It comes as no surprise that most of the San Diego Padres' starting pitchers are receiving such little run support from the majors' lowest-scoring lineup.
Andrew Cashner likely has become accustomed to that trend, though San Diego is hoping to continue its unexpected offensive surge to help the right-hander end the longest losing streak of his career.The Padres seek a fourth straight victory Tuesday night as they open their series with the Cincinnati Reds, who have won eight of 11 at home.Four of San Diego's five starters rank near the bottom of the majors in run support average, and the Padres' average of 2.97 runs per game as well as their .278 on-base percentage are the worst in baseball.Cashner (2-5, 2.86 ERA) has lost four straight starts and San Diego (18-21) was shut out in the last three, bringing the total to five games that the team has failed to score when he's on the mound.Over Cashner's last 15 outings, he's posted 12 quality starts and a 2.03 ERA, though he has only a 4-9 record to show for it.His defense didn't help him out Wednesday, either, committing two errors in the first inning. Cashner threw 92 pitches in a season-low four innings and gave up four runs -- two earned -- in an 8-0 loss to Kansas City."(The errors) elevated his pitch count, and he had to work hard to get through that first inning," manager Bud Black said. "He was behind the eight ball right from the start."A solid effort from Cashner in this contest could result in his first victory since April 16, as the Padres have scored 24 runs while winning a season-high three straight. They scored 17 times while dropping seven of their previous nine.Will Venable homered and Chris Denorfia drove in two runs during Sunday's 5-4 win over Miami. San Diego reached double digits in hits in the final three games of the series after hitting that mark just four times through its first 36 contests."When you don't score there's tension, and it's been released a little bit," Black said. "The guys are playing a little more relaxed. That is what winning does."The Reds (17-19) are having their own struggles at the plate, not exceeding six hits in any of their last four contests. Their pitching staff has allowed three runs or fewer six times over the last nine, though, and Mike Leake will take the mound looking to slow the Padres' offense.Leake (2-3. 3.40) has pitched at least into the seventh inning in each of his seven outings, but he's received four runs of support over his last three to go 0-2. He allowed two runs in seven innings and left with a lead Wednesday, but the bullpen blew it as Cincinnati lost 4-3 at Boston."He has been pitching into the seventh or eighth inning darn near every game and doing the things he knows will make him successful," manager Bryan Price said. "I am extremely happy with the way he is throwing the ball and competing."The Reds got another boost to their staff with the return of Aroldis Chapman, who made his season debut in Sunday's 4-1 win over Colorado. Chapman, who was hit above the eye by a line drive during spring training, earned the save by striking out the side in the ninth while hitting 100 mph with his fastball."It was great to see Aroldis," said Todd Frazier, who hit a 400-foot homer for the second time in three days to extend his hitting streak to 11. "The confidence and determination he had was very cool."These clubs split six games last season, totaling 32 runs between them.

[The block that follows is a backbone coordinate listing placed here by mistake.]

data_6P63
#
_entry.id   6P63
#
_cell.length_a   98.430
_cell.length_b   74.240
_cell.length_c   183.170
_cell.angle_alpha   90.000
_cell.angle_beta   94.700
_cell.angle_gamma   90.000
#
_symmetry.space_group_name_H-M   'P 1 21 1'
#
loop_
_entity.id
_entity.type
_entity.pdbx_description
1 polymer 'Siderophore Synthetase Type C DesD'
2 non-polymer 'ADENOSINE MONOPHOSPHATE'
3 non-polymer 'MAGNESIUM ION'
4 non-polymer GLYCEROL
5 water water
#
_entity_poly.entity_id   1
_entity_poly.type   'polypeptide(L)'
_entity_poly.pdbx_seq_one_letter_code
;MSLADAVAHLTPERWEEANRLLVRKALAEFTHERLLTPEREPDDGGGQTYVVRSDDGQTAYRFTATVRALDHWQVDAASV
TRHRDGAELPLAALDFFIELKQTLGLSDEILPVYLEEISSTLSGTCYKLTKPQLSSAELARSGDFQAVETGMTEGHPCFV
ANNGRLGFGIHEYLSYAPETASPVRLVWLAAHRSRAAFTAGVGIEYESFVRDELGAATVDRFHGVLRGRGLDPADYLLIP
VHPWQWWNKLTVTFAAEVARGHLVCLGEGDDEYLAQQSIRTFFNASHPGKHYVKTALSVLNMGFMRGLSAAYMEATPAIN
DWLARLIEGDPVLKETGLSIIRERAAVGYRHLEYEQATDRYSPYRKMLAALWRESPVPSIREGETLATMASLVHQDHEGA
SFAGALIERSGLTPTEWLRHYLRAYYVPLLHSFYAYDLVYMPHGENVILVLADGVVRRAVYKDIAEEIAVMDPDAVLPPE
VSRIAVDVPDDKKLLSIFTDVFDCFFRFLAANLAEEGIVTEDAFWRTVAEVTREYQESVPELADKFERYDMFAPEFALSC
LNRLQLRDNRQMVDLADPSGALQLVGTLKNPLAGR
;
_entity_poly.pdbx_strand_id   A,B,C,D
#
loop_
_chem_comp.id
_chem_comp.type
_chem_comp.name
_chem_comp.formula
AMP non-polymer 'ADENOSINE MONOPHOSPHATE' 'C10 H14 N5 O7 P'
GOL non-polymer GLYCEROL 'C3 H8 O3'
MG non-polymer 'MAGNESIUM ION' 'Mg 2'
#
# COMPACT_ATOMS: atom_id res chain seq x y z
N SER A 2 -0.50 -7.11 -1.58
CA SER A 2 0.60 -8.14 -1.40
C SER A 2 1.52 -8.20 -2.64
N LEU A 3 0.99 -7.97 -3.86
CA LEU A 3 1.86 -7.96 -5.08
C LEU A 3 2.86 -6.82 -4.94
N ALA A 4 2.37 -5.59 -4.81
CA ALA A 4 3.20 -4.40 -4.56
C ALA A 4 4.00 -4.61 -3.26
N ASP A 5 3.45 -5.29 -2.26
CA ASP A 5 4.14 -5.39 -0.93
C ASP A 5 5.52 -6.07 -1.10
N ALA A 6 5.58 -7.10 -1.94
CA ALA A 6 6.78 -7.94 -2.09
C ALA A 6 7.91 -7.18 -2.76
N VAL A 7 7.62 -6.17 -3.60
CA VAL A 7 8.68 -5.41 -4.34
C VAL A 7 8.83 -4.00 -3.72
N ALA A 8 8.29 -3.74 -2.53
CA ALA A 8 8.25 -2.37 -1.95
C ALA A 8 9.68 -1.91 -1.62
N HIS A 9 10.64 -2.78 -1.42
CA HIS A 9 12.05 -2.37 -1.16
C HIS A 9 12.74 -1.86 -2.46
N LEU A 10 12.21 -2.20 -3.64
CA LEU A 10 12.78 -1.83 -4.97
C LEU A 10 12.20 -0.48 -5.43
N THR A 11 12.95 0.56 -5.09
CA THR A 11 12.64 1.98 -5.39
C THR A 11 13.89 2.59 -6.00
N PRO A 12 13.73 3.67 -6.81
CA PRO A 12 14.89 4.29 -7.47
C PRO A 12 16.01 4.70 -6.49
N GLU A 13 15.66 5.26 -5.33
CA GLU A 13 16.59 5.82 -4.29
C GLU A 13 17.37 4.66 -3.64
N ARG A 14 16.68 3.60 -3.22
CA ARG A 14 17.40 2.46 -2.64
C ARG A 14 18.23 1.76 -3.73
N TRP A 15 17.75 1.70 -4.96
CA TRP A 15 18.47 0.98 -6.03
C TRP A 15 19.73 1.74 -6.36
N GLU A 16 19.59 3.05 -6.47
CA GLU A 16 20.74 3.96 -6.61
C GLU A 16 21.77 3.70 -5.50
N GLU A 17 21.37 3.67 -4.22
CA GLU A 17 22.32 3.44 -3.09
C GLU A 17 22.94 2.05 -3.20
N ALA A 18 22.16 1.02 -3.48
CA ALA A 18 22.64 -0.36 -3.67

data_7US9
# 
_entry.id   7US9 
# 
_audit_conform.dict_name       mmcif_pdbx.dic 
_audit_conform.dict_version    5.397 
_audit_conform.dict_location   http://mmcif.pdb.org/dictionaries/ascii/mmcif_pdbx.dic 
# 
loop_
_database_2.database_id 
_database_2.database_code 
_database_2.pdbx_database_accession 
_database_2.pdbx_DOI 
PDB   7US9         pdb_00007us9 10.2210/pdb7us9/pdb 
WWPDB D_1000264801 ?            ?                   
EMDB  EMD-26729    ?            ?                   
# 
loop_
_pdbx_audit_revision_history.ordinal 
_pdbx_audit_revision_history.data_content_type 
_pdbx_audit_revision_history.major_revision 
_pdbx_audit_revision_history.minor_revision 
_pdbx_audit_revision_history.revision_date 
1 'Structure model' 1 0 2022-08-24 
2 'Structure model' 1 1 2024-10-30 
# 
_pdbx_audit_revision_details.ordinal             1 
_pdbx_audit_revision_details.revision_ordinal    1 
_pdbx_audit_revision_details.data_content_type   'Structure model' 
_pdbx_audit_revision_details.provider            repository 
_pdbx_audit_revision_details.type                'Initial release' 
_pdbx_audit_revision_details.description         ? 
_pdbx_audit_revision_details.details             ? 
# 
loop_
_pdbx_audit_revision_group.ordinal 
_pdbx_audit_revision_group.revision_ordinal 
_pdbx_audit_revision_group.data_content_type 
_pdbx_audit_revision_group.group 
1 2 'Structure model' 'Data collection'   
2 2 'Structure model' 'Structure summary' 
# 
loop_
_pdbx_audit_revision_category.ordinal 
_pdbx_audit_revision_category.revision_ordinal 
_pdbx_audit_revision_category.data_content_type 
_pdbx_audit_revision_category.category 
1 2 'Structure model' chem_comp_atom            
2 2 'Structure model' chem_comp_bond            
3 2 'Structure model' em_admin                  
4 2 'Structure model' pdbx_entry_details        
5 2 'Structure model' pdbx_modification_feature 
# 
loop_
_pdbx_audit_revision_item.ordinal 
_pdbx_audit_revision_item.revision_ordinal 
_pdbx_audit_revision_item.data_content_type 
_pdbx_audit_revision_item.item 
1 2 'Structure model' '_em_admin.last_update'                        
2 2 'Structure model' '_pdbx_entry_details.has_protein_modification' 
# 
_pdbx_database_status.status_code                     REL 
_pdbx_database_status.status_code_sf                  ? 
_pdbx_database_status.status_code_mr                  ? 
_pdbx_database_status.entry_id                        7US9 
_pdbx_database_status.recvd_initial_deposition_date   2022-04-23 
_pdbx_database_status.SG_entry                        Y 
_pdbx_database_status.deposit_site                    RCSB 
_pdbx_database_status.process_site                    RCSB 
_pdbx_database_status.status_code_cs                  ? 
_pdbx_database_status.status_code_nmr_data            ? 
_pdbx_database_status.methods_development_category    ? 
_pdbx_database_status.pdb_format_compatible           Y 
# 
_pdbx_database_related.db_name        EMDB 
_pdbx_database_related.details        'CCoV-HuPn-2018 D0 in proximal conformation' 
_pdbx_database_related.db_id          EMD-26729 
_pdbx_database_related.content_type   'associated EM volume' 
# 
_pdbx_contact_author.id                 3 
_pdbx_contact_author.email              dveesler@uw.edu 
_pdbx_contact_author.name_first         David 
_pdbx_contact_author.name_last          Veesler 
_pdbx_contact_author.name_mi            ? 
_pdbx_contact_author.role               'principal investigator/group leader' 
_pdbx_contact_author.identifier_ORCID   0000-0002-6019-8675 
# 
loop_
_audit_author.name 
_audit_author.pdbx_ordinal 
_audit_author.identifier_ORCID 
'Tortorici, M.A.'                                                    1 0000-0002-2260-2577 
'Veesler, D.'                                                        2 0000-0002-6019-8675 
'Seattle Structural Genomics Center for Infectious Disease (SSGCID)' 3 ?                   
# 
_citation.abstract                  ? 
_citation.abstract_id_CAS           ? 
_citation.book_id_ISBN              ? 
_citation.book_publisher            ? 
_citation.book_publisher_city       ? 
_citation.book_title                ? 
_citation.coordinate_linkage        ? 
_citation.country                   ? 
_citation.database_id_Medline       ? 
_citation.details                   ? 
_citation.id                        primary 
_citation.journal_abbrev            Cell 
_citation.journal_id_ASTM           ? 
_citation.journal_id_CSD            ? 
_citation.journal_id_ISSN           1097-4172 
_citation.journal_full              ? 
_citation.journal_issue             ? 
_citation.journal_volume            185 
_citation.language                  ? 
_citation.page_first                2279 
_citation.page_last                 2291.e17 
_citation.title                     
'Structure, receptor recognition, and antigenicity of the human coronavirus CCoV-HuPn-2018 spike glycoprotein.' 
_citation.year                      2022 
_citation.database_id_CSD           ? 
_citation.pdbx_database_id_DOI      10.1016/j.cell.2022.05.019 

Sixty-six percent of Mike Leake's outs this season have come via the ground ball, the seventh-highest rate among qualified pitchers. The San Diego Padres have the league's highest ground ball percentage (53 percent).